The group, which lends to people with poor credit histories, said it plans to raise funds and submit new proposals to the High Court, including additional compensation for plaintiffs, to keep the business going. afloat.
“There are many, many obstacles to help us overcome this,” said general manager Gary Jennison. “We have done a lot of good things to improve the finances, but there is still an insolvent balance sheet of £ 120million. “
The warning caused its holding company’s share price to fall 29% to 7.62p at the close in London on Monday, as earnings fell almost 40% to £ 56.5million for the six months through Sept. 30, while the number of customers fell 42 percent to 102 million.
Most of the new loans were frozen at the start of the pandemic. It did, however, achieve pre-tax profit of £ 2.1million, down from a loss of £ 62.6million in the same period in 2020.
It is now up to the High Court to decide whether or not to accept a plan of arrangement to prevent the collapse of the company after it has been submitted to the Financial Conduct Authority and an independent client committee. The ICC was put in place to allow customers’ voices to be heard.
“The sanction of a new regime is increasingly urgent,” the company said. “Without an approved program, Amigo expects to have to file for administration or other insolvency proceedings. “
Jennison said Amigo offered two options to the ICC – the first offered ‘significantly increased’ payments for claimants compared to a proposal that the FCA rejected in May – due to a stronger-than-expected economic outlook in December 2020 .
Jennison said that as part of this proposal, Amigo suggested a new business model that included a revised guarantor loan and two loans under a new brand, although he stressed that the loan was conditional on FCA approval. and the court, as well as the shareholder. Support.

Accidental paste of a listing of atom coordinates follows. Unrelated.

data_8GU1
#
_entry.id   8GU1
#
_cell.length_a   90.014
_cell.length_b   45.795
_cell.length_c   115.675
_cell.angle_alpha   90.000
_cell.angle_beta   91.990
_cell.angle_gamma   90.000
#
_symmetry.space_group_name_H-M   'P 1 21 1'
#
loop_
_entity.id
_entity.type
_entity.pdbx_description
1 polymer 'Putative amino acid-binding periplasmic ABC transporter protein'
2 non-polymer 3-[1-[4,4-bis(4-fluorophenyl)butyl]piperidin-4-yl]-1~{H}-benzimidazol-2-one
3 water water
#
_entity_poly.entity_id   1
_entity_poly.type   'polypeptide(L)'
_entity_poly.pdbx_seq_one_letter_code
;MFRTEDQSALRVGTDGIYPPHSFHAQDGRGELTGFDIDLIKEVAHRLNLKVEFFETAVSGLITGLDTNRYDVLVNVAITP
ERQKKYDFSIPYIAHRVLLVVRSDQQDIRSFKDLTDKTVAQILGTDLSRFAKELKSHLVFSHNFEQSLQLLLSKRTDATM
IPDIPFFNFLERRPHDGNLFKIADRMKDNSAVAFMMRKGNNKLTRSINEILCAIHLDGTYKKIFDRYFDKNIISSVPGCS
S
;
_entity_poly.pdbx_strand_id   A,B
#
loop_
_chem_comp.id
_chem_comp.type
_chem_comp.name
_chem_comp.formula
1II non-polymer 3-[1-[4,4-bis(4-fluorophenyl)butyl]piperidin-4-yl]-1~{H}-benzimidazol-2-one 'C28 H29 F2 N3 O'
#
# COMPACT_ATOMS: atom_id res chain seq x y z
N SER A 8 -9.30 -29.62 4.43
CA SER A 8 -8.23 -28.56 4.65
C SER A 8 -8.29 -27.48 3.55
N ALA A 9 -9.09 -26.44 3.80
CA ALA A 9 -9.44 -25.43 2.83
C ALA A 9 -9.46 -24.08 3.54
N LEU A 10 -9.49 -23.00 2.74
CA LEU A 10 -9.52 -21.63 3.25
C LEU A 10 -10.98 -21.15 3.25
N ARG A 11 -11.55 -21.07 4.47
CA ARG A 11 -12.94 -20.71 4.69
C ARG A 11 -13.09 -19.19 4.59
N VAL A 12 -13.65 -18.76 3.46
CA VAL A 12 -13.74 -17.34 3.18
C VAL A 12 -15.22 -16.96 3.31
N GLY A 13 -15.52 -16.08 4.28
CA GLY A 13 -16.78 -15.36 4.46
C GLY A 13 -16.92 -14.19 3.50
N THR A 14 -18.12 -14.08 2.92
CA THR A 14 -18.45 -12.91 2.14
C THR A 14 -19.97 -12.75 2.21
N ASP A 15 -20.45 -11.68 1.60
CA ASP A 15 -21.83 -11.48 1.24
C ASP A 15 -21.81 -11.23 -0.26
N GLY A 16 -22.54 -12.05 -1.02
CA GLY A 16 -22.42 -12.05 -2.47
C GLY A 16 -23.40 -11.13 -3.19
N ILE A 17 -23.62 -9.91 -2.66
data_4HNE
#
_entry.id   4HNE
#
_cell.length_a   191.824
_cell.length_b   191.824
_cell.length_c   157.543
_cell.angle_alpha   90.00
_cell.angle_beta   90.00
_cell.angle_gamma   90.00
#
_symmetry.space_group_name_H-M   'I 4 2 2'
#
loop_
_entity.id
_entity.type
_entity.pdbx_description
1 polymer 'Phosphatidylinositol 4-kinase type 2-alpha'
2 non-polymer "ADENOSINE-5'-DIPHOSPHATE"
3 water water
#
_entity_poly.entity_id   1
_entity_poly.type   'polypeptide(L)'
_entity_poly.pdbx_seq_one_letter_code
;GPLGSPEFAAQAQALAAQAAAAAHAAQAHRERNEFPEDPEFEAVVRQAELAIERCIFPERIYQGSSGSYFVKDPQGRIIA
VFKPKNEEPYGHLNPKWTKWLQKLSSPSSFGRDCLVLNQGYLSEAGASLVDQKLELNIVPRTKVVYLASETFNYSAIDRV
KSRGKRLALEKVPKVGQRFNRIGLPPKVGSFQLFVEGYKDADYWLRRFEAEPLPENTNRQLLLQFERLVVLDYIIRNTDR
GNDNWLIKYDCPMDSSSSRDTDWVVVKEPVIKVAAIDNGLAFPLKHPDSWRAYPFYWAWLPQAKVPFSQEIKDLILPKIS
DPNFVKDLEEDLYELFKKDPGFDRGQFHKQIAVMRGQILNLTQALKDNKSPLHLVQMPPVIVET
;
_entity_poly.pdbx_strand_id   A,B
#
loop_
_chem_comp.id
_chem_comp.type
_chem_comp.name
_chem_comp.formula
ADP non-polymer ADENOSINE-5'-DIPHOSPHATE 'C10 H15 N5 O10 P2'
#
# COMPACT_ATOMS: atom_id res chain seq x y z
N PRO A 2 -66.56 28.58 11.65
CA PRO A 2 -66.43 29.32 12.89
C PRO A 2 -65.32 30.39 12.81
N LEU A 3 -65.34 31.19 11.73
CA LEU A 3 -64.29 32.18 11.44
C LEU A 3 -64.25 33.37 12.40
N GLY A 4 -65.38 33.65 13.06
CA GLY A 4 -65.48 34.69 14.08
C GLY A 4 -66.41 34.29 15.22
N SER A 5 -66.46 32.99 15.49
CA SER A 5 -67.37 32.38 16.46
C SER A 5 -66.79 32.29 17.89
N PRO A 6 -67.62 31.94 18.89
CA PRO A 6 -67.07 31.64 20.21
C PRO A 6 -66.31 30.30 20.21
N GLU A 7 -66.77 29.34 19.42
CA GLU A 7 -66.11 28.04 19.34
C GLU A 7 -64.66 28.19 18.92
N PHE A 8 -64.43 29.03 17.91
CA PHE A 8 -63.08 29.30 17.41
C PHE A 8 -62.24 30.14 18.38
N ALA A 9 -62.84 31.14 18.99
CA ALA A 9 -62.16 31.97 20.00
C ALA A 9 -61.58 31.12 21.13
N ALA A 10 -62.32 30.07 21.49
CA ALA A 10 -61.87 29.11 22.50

The second option is to sanction a liquidation program.
If neither of the two options is accepted by the court, Amigo’s board of directors will move quickly to insolvency proceedings, Jennison said.
The company is also considering raising equity, which would likely lead to a dilution of the shares that would lead to shareholders owning a “smaller proportion” of the group if they do not take back their rights.
Jennison said such a move is at least a year away, and in the shorter term, the company could start small-scale lending without increasing additional debt.
Amigo once dominated the secured loan market, lending to people with poor credit histories who are supported by a friend or family member if they miss a payment.
However, it has not been able to resume new loans, which were frozen at the start of the pandemic, as it struggles to reach an agreement on compensating customers for historic mis-sales.
Amigo has faced complaints from consumers who accused him of not checking whether their loans are affordable.
An attempt to strike a deal to settle the backlog was blocked in court after the FCA intervened, arguing that the “plan of arrangement” would have mainly benefited shareholders.
The claimants would have received a fraction of the compensation owed to them. Amigo argued that the alternative was for the company to fall into administration, which he said would likely leave the claimants with nothing.
FCA did not respond to the request for comment at the time of publication.